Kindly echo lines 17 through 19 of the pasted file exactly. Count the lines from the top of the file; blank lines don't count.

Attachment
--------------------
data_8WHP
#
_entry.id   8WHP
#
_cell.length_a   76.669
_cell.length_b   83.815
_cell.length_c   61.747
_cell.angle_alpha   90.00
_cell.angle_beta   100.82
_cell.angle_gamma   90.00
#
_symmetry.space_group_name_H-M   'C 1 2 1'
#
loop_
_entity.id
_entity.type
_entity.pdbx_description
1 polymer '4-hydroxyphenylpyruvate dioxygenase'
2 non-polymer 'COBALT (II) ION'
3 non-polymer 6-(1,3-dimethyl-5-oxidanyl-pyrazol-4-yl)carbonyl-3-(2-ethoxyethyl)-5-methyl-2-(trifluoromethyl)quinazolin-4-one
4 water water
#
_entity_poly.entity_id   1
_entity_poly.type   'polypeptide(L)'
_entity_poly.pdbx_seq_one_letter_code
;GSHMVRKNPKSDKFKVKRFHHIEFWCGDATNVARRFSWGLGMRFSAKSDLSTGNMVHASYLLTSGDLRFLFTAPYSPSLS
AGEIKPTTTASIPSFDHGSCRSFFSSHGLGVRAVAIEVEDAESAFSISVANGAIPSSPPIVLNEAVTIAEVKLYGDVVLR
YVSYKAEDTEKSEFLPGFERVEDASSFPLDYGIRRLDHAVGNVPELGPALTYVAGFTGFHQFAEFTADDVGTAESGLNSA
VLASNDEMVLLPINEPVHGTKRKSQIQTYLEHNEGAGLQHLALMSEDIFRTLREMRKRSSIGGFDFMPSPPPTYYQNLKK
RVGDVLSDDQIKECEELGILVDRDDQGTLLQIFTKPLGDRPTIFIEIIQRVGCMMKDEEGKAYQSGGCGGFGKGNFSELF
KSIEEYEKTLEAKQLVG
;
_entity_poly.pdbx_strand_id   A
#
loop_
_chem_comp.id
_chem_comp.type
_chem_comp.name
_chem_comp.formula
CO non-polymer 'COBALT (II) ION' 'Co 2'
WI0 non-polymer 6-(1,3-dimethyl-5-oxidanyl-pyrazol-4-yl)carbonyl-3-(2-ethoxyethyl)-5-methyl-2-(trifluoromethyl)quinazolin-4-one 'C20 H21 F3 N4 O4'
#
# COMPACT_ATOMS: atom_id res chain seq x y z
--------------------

_entity.pdbx_description
1 polymer '4-hydroxyphenylpyruvate dioxygenase'
2 non-polymer 'COBALT (II) ION'